Mainstreaming Action Plan through improvement in women’s performance
representation in the Commune Councils. Moreover, the Government has
encouraged ownership of the Forums by Ministry of Interior participating in
monitoring the Forums and providing the Female Councillors with technical support.
The Provincial Local Administration Units (PLAUs) provided a place for the Forums to
take place and assisted with secretarial arrangements. Moreover, representatives of
the PLAUs and Provincial Department of the Ministry of Women’s Affairs attend the
Forums as guest speakers and chairpersons.
The concept of Female Councillor Forums has been very much in line with the
interest of the female councillors in terms of providing an opportunity for sharing
experiences, building solidarity, increasing confidence and leadership skills and
improving capacities to solve common problems. Moreover, the programme resulted
in increased confidence of the female councillors to perform their roles and
responsibilities and in their increased ability assert their views in predominantly male
Commune Council proceedings. The female councillors were also in a better position
to deal with general problems in the commune as well as with specific difficulties
arising out of their role as women in public office.
The Female Councillor Forums are widely known in the provinces. Commune
Councils as well as officials of the provincial administrations see them as an effective
instrument towards capacity building and promoting the equal participation of women
in commune affairs and decision-making. A noticeable progress has also been
achieved regarding the capacity of WfP to facilitate the forums in a manner
responsive to the needs of the female councillors.
In 2006, with the goal of becoming sustainable, the WfP started to implement the
three-year Exit Strategy to enhance the Female Councillors' capacities with regard to
their facilitation and organizational skills and supporting the councillors in attracting
future support. Within three years and after nine Forum sessions, there was a
gradual step by step transfer of skills from the WfP facilitators to the 4 Female
Councillor Facilitators (FCFs) selected in each of the nine provinces. However, the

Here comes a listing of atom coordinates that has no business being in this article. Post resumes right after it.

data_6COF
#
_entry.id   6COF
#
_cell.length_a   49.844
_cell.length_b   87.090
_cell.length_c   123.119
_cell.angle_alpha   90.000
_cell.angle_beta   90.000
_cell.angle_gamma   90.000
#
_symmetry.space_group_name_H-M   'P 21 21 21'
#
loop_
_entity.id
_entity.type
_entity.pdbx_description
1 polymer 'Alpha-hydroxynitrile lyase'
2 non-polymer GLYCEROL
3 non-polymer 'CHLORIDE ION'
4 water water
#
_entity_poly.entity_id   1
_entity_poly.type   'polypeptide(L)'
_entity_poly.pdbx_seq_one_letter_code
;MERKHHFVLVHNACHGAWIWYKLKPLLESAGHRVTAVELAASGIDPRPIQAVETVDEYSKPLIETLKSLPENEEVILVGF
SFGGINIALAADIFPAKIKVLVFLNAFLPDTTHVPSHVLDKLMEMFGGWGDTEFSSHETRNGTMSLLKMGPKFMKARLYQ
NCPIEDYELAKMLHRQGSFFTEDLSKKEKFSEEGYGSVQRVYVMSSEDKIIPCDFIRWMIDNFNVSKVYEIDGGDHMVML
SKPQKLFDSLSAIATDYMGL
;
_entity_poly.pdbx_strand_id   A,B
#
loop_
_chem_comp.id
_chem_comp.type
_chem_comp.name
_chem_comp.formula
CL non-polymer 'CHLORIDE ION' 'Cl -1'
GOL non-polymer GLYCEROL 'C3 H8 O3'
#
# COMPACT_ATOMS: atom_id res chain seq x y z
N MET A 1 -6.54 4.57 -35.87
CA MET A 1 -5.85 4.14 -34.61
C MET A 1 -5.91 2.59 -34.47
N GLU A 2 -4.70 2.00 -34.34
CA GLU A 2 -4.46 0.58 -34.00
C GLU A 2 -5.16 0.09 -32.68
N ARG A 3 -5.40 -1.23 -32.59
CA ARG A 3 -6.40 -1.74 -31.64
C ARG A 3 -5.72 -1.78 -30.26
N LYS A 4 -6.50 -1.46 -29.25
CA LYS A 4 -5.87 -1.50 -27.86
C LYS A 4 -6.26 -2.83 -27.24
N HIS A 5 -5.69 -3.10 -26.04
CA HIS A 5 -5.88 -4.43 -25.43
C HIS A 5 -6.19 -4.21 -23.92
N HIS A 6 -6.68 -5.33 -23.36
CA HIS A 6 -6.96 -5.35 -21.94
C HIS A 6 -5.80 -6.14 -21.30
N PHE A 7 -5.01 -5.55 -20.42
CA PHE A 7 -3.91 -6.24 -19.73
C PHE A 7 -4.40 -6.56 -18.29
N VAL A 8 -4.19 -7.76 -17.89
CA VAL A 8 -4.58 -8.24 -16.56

capacity of the female councillors to identify responses to the priority CMDG-related
issues raised by commune’s populations is still limited, hence strengthening
downward accountability is an area to be considered, particularly in the context of
decentralisation reforms.
The FCF are recognised among development partners and NGOs in Cambodia as a
successful model for individual capacity development. The Forums are supported by
a range of partners, including GTZ, Novib, The Asia Foundation, Oxfam GB, Pact
and ForumSyd. Based on its success and experiences, the Forums have been
replicated with support from the ADB in 5 provinces and adapted to project priorities
by UNICEF in 6 provinces.
The Ministry of Interior expressed an interest in providing financial support to the
Forums in the future and has engaged in discussing the Forums’ sustainability with
the National League of Communes and Sangkats. If the National League becomes a
focal point for supporting the Forums this would make it easy not only to open
Forums for all female councillors in the provinces but also to open Forums in the
fifteen other provinces. It seems recommendable that those women who are focal
points in charge of women and children’s affairs in their communes without being a
councillor take part in the Forums as well. However, the expansion if the Forum
project should only be addressed once the sustainability of the current Forums is
guaranteed when they can fully begin to function as a good practice model.




                                                                                      53